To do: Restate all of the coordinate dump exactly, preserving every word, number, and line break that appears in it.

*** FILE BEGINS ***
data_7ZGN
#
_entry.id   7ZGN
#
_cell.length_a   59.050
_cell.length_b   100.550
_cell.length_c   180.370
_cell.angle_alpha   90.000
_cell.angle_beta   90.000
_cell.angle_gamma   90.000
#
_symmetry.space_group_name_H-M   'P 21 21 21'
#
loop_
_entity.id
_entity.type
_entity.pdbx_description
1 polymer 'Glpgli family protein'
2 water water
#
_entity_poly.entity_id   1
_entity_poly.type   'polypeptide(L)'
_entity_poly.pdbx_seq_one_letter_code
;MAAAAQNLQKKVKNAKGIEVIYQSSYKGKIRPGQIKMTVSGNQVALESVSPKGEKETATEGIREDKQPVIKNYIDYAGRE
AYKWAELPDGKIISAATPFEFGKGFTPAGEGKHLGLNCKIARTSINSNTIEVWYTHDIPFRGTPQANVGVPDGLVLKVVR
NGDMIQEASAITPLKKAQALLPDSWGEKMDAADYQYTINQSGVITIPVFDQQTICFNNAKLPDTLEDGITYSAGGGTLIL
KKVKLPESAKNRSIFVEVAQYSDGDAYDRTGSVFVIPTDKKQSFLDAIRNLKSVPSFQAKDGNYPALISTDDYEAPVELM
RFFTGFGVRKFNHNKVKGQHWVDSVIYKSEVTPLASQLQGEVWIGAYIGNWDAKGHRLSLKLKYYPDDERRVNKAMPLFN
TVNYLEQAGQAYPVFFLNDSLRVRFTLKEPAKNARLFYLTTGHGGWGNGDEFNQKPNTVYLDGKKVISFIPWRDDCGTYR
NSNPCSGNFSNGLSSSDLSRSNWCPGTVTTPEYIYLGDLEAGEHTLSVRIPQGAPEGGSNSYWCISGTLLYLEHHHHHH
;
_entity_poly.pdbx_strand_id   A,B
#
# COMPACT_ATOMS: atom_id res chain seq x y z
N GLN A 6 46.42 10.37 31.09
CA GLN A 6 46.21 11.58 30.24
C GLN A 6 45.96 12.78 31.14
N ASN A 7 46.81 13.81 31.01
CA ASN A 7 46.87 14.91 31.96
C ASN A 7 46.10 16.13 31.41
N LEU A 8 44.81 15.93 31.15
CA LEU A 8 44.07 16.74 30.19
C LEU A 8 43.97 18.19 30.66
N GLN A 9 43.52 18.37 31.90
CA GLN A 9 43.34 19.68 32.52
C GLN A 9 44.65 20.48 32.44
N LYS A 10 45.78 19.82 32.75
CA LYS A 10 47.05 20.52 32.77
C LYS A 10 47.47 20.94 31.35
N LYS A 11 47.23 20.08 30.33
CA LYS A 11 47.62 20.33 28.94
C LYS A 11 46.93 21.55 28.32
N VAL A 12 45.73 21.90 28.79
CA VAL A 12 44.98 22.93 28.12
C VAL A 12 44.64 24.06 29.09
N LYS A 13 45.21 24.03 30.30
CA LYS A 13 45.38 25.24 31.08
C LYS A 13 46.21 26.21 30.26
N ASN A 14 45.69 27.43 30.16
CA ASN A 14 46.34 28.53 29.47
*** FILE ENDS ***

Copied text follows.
data_7ZGN
#
_entry.id   7ZGN
#
_cell.length_a   59.050
_cell.length_b   100.550
_cell.length_c   180.370
_cell.angle_alpha   90.000
_cell.angle_beta   90.000
_cell.angle_gamma   90.000
#
_symmetry.space_group_name_H-M   'P 21 21 21'
#
loop_
_entity.id
_entity.type
_entity.pdbx_description
1 polymer 'Glpgli family protein'
2 water water
#
_entity_poly.entity_id   1
_entity_poly.type   'polypeptide(L)'
_entity_poly.pdbx_seq_one_letter_code
;MAAAAQNLQKKVKNAKGIEVIYQSSYKGKIRPGQIKMTVSGNQVALESVSPKGEKETATEGIREDKQPVIKNYIDYAGRE
AYKWAELPDGKIISAATPFEFGKGFTPAGEGKHLGLNCKIARTSINSNTIEVWYTHDIPFRGTPQANVGVPDGLVLKVVR
NGDMIQEASAITPLKKAQALLPDSWGEKMDAADYQYTINQSGVITIPVFDQQTICFNNAKLPDTLEDGITYSAGGGTLIL
KKVKLPESAKNRSIFVEVAQYSDGDAYDRTGSVFVIPTDKKQSFLDAIRNLKSVPSFQAKDGNYPALISTDDYEAPVELM
RFFTGFGVRKFNHNKVKGQHWVDSVIYKSEVTPLASQLQGEVWIGAYIGNWDAKGHRLSLKLKYYPDDERRVNKAMPLFN
TVNYLEQAGQAYPVFFLNDSLRVRFTLKEPAKNARLFYLTTGHGGWGNGDEFNQKPNTVYLDGKKVISFIPWRDDCGTYR
NSNPCSGNFSNGLSSSDLSRSNWCPGTVTTPEYIYLGDLEAGEHTLSVRIPQGAPEGGSNSYWCISGTLLYLEHHHHHH
;
_entity_poly.pdbx_strand_id   A,B
#
# COMPACT_ATOMS: atom_id res chain seq x y z
N GLN A 6 46.42 10.37 31.09
CA GLN A 6 46.21 11.58 30.24
C GLN A 6 45.96 12.78 31.14
N ASN A 7 46.81 13.81 31.01
CA ASN A 7 46.87 14.91 31.96
C ASN A 7 46.10 16.13 31.41
N LEU A 8 44.81 15.93 31.15
CA LEU A 8 44.07 16.74 30.19
C LEU A 8 43.97 18.19 30.66
N GLN A 9 43.52 18.37 31.90
CA GLN A 9 43.34 19.68 32.52
C GLN A 9 44.65 20.48 32.44
N LYS A 10 45.78 19.82 32.75
CA LYS A 10 47.05 20.52 32.77
C LYS A 10 47.47 20.94 31.35
N LYS A 11 47.23 20.08 30.33
CA LYS A 11 47.62 20.33 28.94
C LYS A 11 46.93 21.55 28.32
N VAL A 12 45.73 21.90 28.79
CA VAL A 12 44.98 22.93 28.12
C VAL A 12 44.64 24.06 29.09
N LYS A 13 45.21 24.03 30.30
CA LYS A 13 45.38 25.24 31.08
C LYS A 13 46.21 26.21 30.26
N ASN A 14 45.69 27.43 30.16
CA ASN A 14 46.34 28.53 29.47